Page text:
IN DEPTH: RE's EU policy chance

In a last minute addition to the European heads of state meeting in Brussels last week, leaders stated the need for a “supportive EU framework for advancing renewable energies”.

Although they postponed  reaching a final agreement, European Council president Herman Van Rompuy says that the Council will have a deal on a new climate and energy framework “no later than October 2014”.

EU minds have been focused on reducing their dependence on Russian energy.

Longer-term, that means boosting “indigenous supplies”, which include renewable energy and shale gas, exploring how much US gas could be shipped to Europe, and before that looking to the Gulf for liquefied natural gas (LNG).

“This extra time could be a golden opportunity for pro-renewables countries like Germany, Denmark and Portugal to rally round and start fighting for greater ambition for renewables and the energy security they bring,” says Thomas Becker, chief executive of the European Wind Energy Association (EWEA).

“The conclusions show that heads of state are wising up to the energy challenges that Europe is facing,” he adds. “I think the situation in Ukraine is proving a sobering experience for policymakers over the frailty of Europe’s energy security. We must act and we must do it now.”

EWEA asserts that a 30% renewables target would reduce gas imports by almost three times more than the 27% target put forward by the European Commission in January, creating 568,000 more jobs and saving €260bn extra in fossil fuel imports.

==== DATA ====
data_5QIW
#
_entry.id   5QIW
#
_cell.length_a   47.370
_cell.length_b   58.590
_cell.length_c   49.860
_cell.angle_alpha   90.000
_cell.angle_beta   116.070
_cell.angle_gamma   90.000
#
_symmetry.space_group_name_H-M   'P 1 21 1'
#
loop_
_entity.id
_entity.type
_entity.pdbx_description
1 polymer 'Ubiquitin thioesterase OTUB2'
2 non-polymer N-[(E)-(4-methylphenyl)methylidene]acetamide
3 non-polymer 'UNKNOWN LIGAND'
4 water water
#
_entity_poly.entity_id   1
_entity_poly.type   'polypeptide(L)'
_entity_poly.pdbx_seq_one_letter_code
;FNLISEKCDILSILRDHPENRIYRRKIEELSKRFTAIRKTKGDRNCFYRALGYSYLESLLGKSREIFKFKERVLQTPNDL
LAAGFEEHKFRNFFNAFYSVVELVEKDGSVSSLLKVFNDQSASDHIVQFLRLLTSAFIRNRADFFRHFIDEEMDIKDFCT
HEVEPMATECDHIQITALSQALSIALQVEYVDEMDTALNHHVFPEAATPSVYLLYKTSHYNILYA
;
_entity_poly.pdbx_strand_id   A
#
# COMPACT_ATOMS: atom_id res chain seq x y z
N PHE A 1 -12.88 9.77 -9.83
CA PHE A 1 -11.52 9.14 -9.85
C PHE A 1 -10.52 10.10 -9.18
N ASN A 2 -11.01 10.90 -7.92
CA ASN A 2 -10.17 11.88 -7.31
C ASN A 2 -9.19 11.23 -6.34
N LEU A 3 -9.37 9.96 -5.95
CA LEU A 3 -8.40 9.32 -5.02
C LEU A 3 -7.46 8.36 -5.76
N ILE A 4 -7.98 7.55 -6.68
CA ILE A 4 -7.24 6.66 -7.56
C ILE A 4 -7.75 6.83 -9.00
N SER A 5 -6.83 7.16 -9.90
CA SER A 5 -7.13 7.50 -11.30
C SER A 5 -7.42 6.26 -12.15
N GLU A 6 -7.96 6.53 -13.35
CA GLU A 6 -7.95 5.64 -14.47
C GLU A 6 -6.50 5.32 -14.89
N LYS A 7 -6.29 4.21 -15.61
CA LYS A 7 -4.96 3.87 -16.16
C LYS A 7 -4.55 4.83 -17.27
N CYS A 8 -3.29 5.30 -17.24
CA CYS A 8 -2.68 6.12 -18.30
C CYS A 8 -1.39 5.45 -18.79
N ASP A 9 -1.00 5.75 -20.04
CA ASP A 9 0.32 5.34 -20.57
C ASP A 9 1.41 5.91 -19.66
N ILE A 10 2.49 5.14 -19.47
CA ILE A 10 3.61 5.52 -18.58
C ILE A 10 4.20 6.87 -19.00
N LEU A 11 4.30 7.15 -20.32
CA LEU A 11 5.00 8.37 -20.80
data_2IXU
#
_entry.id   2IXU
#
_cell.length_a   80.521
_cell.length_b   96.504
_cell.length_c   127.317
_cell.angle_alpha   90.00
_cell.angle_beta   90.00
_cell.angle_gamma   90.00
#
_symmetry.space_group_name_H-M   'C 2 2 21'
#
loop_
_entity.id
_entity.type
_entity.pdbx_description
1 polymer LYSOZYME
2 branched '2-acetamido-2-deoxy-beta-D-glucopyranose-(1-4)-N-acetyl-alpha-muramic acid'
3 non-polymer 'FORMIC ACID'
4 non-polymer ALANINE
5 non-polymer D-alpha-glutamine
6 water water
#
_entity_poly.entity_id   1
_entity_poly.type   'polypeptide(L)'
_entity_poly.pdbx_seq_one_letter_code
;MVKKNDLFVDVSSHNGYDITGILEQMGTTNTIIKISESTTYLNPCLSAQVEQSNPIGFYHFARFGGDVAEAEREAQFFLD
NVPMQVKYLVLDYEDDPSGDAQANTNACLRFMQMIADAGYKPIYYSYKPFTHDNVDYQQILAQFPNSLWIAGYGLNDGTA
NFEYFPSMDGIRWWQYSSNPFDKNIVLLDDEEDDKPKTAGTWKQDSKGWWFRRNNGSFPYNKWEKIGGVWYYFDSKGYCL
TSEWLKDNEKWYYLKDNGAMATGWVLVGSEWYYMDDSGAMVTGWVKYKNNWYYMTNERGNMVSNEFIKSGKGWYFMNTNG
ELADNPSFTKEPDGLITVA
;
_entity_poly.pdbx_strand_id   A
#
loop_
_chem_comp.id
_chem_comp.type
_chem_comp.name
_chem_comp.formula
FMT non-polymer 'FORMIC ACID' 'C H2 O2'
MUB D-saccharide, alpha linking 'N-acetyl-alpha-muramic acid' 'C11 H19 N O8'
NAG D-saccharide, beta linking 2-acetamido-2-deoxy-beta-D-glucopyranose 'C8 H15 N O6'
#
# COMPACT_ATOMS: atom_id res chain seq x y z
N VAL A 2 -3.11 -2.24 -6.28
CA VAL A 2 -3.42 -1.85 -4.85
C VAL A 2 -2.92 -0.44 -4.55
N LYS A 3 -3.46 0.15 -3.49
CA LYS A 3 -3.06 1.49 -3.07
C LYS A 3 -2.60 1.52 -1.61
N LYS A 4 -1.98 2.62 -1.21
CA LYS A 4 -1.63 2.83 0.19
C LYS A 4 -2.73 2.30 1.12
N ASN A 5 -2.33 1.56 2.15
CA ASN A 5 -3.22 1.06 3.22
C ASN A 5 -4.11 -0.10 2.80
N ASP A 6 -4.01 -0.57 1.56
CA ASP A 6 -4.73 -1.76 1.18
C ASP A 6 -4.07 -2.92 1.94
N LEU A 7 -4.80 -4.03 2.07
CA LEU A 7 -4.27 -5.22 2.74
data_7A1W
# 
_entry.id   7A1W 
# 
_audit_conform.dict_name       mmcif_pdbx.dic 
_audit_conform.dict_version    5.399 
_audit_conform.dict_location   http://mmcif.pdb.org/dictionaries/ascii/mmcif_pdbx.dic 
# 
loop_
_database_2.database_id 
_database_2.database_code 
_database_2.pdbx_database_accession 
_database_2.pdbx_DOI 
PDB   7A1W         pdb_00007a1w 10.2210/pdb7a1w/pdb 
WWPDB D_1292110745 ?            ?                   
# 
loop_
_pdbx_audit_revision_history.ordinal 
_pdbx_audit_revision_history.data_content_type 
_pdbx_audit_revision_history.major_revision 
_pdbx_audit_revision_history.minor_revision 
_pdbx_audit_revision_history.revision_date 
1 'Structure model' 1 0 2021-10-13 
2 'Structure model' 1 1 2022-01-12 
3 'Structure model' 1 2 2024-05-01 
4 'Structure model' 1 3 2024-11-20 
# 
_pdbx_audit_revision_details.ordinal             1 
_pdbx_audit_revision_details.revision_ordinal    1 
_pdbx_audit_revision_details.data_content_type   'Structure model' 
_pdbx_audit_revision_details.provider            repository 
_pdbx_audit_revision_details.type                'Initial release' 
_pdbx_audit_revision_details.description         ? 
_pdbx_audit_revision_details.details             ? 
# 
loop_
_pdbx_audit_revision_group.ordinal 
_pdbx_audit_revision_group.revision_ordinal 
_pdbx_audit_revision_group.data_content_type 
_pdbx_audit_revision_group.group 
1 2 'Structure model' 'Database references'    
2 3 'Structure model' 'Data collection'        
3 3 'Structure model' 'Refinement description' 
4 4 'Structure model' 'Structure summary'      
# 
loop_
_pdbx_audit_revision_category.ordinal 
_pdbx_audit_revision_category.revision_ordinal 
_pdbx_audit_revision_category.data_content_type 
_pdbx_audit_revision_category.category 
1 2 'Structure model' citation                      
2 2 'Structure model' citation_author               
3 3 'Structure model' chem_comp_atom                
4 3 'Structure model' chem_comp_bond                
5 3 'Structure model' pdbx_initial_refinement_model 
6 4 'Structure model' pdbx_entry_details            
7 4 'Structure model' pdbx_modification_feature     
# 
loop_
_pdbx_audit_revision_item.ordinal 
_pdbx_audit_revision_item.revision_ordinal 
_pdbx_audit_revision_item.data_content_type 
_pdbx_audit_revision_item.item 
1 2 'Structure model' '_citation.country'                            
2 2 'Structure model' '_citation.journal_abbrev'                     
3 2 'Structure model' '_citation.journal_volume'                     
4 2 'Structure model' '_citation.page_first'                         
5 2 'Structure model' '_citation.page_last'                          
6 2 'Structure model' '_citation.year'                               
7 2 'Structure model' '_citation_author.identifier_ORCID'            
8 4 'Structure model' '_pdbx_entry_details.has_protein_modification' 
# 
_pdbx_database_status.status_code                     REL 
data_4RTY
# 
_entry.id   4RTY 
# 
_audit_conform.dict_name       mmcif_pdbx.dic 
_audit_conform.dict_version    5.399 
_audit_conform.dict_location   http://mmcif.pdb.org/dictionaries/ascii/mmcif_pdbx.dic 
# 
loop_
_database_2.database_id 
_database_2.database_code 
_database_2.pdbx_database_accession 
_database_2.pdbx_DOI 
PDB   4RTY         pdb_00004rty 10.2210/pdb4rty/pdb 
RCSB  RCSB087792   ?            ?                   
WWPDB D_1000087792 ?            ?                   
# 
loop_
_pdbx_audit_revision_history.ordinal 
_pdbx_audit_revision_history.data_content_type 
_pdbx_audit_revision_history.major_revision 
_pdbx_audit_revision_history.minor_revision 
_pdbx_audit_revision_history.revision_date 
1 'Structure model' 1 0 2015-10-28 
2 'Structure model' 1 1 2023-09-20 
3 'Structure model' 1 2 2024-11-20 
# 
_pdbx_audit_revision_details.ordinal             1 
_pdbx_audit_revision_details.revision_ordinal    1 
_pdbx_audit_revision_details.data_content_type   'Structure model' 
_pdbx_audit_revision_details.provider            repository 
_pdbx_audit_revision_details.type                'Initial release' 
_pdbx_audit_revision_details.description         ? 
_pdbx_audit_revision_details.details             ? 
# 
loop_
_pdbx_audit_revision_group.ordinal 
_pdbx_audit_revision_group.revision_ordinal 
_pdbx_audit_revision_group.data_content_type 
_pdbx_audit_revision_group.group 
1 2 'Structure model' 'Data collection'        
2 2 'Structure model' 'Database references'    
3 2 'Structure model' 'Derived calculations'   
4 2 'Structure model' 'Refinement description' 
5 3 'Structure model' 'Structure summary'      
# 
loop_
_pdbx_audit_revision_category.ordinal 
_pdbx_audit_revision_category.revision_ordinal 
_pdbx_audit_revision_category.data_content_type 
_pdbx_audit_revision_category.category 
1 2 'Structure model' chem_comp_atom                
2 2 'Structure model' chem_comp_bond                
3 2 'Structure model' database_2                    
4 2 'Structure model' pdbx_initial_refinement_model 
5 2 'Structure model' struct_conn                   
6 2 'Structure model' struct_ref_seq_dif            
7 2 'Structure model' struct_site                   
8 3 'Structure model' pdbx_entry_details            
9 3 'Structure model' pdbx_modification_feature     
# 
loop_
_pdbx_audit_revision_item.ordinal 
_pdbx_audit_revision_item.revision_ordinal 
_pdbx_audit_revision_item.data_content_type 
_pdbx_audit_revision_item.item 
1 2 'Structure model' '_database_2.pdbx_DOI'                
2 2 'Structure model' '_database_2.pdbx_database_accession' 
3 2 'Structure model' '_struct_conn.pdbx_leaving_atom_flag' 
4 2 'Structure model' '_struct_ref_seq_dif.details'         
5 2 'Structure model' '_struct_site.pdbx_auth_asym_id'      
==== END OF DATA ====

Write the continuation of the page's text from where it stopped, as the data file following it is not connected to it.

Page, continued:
EU leaders have agreed to accelerate work to upgrade cross-border energy networks in order to reduce individual member states’ vulnerability to supply cuts, and speed up building new LNG terminals to diversify suppliers.

Recharge Insight director Robert Clover says in a new note on the subject that moves to decrease dependency on Russia could provide some upsides for European renewables targets.

Clover adds: "The good news for renewables, especially wind, is that the competitive position of all renewables technologies will probably improve as we move forward, and wind onshore is already more competitive than new-build gas generation assets, and by 2020 offshore wind will be.

"In other words, Insight believes there is little chance that European LNG imports or shale gas production will cause a significant change in the competitive dynamics of renewables."

However it plays out, energy policy could be the one of the strongest weapons in the EU's armoury, as full-scale economic sanctions look unlikely.

Chancellor Angela Merkel has said Germany will limit business ties with Russia because of the situation in Ukraine, but she has also stated that full sanctions would be a last resort.

Politicians in the UK are aware that any sanctions that hit the Russian oil businesses could damage BP.

They are also worried over upsetting the City of London which has proved a big magnet for Russian money.

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